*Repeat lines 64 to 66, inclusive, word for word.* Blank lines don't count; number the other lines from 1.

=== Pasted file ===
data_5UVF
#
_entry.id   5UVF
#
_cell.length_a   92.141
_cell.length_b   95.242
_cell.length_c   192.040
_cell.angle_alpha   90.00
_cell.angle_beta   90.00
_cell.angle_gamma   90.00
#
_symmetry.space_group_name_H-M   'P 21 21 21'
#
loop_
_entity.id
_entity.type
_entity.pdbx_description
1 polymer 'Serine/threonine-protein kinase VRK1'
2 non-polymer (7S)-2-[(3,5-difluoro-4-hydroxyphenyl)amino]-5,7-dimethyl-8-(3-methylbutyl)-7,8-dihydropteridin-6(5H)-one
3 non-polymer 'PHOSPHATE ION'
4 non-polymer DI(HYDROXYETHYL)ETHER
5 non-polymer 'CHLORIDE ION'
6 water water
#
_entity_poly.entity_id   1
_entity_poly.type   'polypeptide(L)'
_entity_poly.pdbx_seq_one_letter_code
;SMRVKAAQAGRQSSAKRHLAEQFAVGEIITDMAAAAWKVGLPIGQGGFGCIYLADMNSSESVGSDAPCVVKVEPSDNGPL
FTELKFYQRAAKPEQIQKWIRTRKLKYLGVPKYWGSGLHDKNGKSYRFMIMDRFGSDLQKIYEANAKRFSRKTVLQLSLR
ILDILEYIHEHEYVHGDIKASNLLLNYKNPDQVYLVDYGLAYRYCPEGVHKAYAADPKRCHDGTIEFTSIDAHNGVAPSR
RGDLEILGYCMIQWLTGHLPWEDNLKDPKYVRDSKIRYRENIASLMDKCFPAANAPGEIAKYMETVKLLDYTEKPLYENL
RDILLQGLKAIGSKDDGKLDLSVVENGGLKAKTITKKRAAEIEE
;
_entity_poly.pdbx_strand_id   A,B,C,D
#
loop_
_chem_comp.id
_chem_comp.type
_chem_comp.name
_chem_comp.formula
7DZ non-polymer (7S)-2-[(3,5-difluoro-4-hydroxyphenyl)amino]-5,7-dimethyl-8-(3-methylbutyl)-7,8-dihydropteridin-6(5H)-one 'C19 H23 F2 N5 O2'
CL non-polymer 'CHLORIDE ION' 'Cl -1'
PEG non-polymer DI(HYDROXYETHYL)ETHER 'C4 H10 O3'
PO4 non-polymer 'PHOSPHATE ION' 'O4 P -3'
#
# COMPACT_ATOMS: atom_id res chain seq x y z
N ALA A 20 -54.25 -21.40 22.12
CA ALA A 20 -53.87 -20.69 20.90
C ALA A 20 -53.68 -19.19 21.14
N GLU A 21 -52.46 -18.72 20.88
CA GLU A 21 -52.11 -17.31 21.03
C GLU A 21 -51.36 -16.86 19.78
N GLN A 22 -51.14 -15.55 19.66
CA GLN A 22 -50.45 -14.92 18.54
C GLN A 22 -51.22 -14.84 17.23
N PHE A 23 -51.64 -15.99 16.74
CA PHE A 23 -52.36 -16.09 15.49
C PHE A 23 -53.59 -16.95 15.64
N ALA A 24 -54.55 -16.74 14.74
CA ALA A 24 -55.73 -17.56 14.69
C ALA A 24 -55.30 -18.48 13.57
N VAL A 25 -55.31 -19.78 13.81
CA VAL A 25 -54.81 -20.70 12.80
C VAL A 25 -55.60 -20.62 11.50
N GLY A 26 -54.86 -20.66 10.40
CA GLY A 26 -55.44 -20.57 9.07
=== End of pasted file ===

C VAL A 25 -55.60 -20.62 11.50
N GLY A 26 -54.86 -20.66 10.40
CA GLY A 26 -55.44 -20.57 9.07